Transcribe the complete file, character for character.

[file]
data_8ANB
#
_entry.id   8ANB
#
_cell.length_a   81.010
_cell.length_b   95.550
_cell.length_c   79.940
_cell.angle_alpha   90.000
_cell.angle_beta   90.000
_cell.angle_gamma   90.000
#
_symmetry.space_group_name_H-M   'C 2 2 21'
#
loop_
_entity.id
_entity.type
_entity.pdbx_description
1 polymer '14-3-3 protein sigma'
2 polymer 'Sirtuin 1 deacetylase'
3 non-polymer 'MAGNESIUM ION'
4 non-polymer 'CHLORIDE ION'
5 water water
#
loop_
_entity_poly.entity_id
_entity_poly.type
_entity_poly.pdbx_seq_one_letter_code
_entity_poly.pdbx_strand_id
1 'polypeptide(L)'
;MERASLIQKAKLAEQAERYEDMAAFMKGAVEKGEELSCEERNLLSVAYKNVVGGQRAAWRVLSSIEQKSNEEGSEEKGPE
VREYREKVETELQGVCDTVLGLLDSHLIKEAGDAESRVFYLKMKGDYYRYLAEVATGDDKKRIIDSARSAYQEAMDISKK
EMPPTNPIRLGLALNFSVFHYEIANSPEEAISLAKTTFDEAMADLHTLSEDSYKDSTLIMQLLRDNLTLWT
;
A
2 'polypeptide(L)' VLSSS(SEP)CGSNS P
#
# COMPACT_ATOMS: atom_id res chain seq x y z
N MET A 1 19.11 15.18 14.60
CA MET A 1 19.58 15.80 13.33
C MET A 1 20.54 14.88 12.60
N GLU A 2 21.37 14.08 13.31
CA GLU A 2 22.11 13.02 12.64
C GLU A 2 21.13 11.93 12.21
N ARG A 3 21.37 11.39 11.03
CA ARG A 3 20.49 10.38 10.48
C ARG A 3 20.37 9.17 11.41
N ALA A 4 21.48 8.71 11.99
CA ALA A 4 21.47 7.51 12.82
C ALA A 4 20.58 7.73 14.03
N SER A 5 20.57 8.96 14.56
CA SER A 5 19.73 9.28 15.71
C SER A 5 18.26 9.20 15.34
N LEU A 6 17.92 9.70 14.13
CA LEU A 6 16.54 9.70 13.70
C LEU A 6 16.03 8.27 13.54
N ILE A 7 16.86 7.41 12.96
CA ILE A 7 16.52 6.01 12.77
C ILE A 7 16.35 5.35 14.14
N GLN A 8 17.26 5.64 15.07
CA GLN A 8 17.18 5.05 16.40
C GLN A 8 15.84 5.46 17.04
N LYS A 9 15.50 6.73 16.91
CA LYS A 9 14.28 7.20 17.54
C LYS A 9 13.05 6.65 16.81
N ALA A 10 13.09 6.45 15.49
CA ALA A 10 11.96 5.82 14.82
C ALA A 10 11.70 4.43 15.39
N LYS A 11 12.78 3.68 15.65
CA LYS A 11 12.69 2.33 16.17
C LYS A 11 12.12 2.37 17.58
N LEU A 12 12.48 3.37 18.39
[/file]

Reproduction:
data_8ANB
#
_entry.id   8ANB
#
_cell.length_a   81.010
_cell.length_b   95.550
_cell.length_c   79.940
_cell.angle_alpha   90.000
_cell.angle_beta   90.000
_cell.angle_gamma   90.000
#
_symmetry.space_group_name_H-M   'C 2 2 21'
#
loop_
_entity.id
_entity.type
_entity.pdbx_description
1 polymer '14-3-3 protein sigma'
2 polymer 'Sirtuin 1 deacetylase'
3 non-polymer 'MAGNESIUM ION'
4 non-polymer 'CHLORIDE ION'
5 water water
#
loop_
_entity_poly.entity_id
_entity_poly.type
_entity_poly.pdbx_seq_one_letter_code
_entity_poly.pdbx_strand_id
1 'polypeptide(L)'
;MERASLIQKAKLAEQAERYEDMAAFMKGAVEKGEELSCEERNLLSVAYKNVVGGQRAAWRVLSSIEQKSNEEGSEEKGPE
VREYREKVETELQGVCDTVLGLLDSHLIKEAGDAESRVFYLKMKGDYYRYLAEVATGDDKKRIIDSARSAYQEAMDISKK
EMPPTNPIRLGLALNFSVFHYEIANSPEEAISLAKTTFDEAMADLHTLSEDSYKDSTLIMQLLRDNLTLWT
;
A
2 'polypeptide(L)' VLSSS(SEP)CGSNS P
#
# COMPACT_ATOMS: atom_id res chain seq x y z
N MET A 1 19.11 15.18 14.60
CA MET A 1 19.58 15.80 13.33
C MET A 1 20.54 14.88 12.60
N GLU A 2 21.37 14.08 13.31
CA GLU A 2 22.11 13.02 12.64
C GLU A 2 21.13 11.93 12.21
N ARG A 3 21.37 11.39 11.03
CA ARG A 3 20.49 10.38 10.48
C ARG A 3 20.37 9.17 11.41
N ALA A 4 21.48 8.71 11.99
CA ALA A 4 21.47 7.51 12.82
C ALA A 4 20.58 7.73 14.03
N SER A 5 20.57 8.96 14.56
CA SER A 5 19.73 9.28 15.71
C SER A 5 18.26 9.20 15.34
N LEU A 6 17.92 9.70 14.13
CA LEU A 6 16.54 9.70 13.70
C LEU A 6 16.03 8.27 13.54
N ILE A 7 16.86 7.41 12.96
CA ILE A 7 16.52 6.01 12.77
C ILE A 7 16.35 5.35 14.14
N GLN A 8 17.26 5.64 15.07
CA GLN A 8 17.18 5.05 16.40
C GLN A 8 15.84 5.46 17.04
N LYS A 9 15.50 6.73 16.91
CA LYS A 9 14.28 7.20 17.54
C LYS A 9 13.05 6.65 16.81
N ALA A 10 13.09 6.45 15.49
CA ALA A 10 11.96 5.82 14.82
C ALA A 10 11.70 4.43 15.39
N LYS A 11 12.78 3.68 15.65
CA LYS A 11 12.69 2.33 16.17
C LYS A 11 12.12 2.37 17.58
N LEU A 12 12.48 3.37 18.39